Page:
Cooperation between the Emirates and China in the development of information technologies such as artificial intelligence, which was recently launched by the UAE’s ambassador to Beijing, is another concern. Over the past decade, Emirates has poured billions of dollars into AI, which has a wide range of strategic applications.
This investment coincides with and compliments the latest technological and business advances in internet piracy, outlined by the UAE’s state-owned firm DarkMatter, which reportedly has recruited several former US National Security Agency experts to spy on domestic terrorists, dissidents and political opponents over the past decade. – American citizens included. In 2017, a subsidiary of DarkMatter entered a business “partnership” with Huawei.
While the Biden administration announces the completion of the arms sale review, Washington is not yet comfortable with the Emirate’s commitments regarding its agreements with China. After the statement, Reuters reported that a State Department spokesman said that the administration expects “a solid and continuous dialogue with the UAE” to strengthen the security partnership. F-35 fighter jet and MQ-9 aircraft.
Fortunately, there is still time. Emirates still has not paid for the equipment and it will take almost half a decade for the first aircraft to arrive. Still, it will be difficult to reach a common understanding between the United Arab Emirates and China.
Abu Dhabi already has a “comprehensive strategic partnership” with Beijing and promises to “transfer technology and expertise in the fields of information and communications technology, artificial intelligence, space and satellites, and other advanced technologies”, among other things. Despite the promise of closer strategic cooperation with the United States, the UAE will hate slowing down some of its cooperation with China in these sensitive areas.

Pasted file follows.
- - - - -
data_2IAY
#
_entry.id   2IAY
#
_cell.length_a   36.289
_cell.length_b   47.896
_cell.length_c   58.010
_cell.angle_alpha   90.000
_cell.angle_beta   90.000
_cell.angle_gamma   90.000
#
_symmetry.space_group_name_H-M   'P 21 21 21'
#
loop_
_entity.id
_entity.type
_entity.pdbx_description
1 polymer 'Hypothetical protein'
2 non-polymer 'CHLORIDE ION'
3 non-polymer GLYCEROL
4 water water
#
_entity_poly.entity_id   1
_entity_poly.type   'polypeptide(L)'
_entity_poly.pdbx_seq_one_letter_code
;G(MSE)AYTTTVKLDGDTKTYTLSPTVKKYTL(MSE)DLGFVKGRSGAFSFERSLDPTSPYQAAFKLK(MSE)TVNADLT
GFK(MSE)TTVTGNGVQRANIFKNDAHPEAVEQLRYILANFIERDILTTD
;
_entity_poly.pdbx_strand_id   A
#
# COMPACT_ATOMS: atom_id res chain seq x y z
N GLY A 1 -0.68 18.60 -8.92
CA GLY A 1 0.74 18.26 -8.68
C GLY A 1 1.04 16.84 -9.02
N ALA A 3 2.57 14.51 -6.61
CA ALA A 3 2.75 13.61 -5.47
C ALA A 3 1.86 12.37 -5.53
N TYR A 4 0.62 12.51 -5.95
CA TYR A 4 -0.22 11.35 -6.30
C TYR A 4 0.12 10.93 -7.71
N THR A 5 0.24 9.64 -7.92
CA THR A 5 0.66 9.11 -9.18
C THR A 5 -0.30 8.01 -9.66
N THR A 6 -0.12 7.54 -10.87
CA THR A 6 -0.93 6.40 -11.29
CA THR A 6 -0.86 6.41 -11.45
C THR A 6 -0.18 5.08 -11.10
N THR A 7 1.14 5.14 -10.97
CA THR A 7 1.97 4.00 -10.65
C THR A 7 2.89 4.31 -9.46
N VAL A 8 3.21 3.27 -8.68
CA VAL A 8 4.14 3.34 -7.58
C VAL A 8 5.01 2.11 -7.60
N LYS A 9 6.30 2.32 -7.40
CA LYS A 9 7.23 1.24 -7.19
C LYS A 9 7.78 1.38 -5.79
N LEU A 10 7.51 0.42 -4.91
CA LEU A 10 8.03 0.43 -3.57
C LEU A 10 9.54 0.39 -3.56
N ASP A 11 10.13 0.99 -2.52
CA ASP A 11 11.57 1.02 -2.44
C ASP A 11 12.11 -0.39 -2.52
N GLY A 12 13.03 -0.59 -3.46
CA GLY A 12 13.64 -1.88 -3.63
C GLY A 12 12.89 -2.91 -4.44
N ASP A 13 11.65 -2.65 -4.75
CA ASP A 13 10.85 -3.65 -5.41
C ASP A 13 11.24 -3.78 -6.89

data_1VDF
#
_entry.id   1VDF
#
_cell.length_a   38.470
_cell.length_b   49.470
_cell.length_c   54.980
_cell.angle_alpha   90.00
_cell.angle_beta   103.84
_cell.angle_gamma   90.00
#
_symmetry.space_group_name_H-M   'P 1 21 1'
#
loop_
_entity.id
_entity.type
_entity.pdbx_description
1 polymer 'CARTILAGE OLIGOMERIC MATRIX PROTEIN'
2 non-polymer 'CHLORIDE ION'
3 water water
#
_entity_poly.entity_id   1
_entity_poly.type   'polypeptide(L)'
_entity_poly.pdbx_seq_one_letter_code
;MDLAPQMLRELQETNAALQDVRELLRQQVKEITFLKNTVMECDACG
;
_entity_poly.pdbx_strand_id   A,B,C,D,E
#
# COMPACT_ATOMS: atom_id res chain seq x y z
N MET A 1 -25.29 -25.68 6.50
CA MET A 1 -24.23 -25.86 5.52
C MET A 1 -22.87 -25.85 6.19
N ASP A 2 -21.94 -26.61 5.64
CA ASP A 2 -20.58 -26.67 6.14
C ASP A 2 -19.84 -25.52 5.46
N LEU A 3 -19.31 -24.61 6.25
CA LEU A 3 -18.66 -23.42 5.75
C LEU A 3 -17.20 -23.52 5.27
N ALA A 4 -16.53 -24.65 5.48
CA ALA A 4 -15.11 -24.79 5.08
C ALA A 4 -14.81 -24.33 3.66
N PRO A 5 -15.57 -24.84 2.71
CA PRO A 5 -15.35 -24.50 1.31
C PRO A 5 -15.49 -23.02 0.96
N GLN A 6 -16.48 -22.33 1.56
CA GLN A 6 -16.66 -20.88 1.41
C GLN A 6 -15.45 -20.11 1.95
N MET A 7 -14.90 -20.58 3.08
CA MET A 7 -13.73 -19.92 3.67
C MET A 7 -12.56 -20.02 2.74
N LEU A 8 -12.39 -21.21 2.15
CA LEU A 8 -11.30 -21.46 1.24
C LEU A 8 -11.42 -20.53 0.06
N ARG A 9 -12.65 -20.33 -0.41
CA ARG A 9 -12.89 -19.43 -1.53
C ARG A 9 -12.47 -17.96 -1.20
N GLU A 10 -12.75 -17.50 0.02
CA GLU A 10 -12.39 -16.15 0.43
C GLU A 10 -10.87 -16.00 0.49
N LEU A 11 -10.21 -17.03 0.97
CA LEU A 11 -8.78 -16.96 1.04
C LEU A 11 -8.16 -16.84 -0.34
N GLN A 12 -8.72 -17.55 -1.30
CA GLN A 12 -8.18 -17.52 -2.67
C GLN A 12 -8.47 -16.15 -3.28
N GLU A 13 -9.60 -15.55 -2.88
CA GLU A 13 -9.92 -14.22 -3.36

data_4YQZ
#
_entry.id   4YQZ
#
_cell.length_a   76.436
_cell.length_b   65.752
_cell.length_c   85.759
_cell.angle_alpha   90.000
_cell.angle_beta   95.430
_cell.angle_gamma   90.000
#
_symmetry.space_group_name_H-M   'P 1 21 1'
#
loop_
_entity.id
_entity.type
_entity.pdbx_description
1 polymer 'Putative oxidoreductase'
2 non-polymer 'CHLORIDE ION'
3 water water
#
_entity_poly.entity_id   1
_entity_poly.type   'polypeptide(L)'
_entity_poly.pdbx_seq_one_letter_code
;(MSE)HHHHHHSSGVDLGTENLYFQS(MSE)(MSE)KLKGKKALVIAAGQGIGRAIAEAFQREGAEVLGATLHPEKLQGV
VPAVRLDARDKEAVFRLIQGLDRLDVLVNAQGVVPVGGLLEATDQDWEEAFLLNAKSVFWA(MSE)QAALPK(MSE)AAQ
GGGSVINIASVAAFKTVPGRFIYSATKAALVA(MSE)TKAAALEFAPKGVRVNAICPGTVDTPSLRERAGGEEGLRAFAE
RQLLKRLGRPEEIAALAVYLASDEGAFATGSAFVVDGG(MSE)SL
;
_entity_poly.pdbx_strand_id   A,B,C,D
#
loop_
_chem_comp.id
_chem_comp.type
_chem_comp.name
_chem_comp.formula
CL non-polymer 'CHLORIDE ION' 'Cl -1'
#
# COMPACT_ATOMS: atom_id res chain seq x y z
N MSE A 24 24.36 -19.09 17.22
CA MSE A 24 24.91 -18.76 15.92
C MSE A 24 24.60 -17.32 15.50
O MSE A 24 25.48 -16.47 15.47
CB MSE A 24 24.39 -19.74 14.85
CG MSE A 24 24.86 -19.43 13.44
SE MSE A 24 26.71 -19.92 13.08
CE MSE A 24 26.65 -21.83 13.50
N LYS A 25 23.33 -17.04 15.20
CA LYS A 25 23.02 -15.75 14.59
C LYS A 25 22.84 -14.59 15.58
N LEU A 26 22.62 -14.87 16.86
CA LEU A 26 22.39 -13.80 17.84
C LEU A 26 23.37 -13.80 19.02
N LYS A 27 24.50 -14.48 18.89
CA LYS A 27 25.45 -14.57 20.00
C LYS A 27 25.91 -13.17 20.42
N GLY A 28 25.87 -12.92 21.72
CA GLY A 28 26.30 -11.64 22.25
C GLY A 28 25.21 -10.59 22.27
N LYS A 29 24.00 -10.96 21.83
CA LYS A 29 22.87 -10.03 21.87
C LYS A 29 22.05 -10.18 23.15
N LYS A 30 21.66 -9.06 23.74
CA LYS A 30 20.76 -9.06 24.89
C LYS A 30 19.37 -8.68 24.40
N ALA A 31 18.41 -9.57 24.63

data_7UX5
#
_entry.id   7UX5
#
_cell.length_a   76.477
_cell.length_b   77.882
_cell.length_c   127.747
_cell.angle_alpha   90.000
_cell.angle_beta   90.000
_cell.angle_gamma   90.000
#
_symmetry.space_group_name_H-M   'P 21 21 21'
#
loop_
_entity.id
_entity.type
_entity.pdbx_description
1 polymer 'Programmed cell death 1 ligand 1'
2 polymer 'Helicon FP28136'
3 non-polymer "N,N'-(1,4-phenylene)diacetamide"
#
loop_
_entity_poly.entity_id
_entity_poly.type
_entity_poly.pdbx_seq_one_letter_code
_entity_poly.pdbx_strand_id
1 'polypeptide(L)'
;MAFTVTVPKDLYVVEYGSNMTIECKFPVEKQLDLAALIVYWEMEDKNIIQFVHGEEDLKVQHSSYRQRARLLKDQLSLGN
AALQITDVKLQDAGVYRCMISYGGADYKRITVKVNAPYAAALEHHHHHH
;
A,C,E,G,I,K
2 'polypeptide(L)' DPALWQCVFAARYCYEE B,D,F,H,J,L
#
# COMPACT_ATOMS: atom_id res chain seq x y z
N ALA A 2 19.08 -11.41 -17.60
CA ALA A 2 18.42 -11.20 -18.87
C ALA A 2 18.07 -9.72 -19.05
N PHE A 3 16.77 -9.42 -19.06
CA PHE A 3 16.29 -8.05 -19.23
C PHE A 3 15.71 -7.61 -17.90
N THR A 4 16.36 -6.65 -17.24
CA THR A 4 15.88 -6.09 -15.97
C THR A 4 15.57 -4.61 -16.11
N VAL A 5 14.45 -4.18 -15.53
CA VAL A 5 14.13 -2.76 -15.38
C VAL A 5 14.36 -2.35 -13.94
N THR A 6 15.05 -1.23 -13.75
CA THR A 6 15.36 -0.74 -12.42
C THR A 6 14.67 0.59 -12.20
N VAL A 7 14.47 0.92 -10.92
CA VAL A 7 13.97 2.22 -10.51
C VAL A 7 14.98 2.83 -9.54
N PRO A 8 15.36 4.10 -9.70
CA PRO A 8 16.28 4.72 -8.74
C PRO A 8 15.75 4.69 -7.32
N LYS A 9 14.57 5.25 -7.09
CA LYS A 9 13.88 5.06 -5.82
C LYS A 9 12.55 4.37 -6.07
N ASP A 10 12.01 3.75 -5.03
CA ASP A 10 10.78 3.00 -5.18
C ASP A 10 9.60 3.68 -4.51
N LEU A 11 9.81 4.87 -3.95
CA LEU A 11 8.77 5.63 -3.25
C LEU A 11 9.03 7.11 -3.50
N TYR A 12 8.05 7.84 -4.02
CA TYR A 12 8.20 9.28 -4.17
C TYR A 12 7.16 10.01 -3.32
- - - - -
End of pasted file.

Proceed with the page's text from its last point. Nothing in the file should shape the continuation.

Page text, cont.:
As was the case with Egypt’s Camp David and Jordan’s Wadi Arava peace agreements with Israel, the signing of the Abraham Accords was a turning point not only in UAE-Israel relations but also in US relations with the United Arab Emirates. In 2009, the UAE took a positive step in security cooperation with the United States by signing a Chapter 123 “gold standard” nuclear agreement that pledged to give up uranium enrichment forever.
Undeniably, the agreements opened new and important opportunities for Washington and Abu Dhabi to work together on military matters and intelligence sharing. The potential transfer of the F-35 fighter jet and the MQ-9 aircraft reflects new possibilities for bilateral relations. While peace with Israel is a necessary precondition for these sales, it is insufficient.
As with our NATO partners and Israel, the transfer of these flagship US systems means some degree of monogamy with Washington, at least in some areas.
Recall that in 2005, after Israel sold its anti-radar Harpy attack drone, Washington temporarily suspended Israel from the JSF program. By order of Washington, the UK is currently in the process of removing Huawei equipment from the 5G network, leaving South Korea as one of the fourteen JSF participating states that have not yet determined whether to choose the Chinese provider.
In late 2020, the Trump administration preoccupied Abu Dhabi to reach a common understanding of how this unprecedented arms sale raises U.S. expectations of the UAE towards China.
The dialogue has been fruitful, but the management’s time has run out. It will be the duty of Biden’s administration to keep the UAE up to the standards demanded by other JSF partners, to ensure the integrity of this cutting-edge technology and therefore the security of the United States.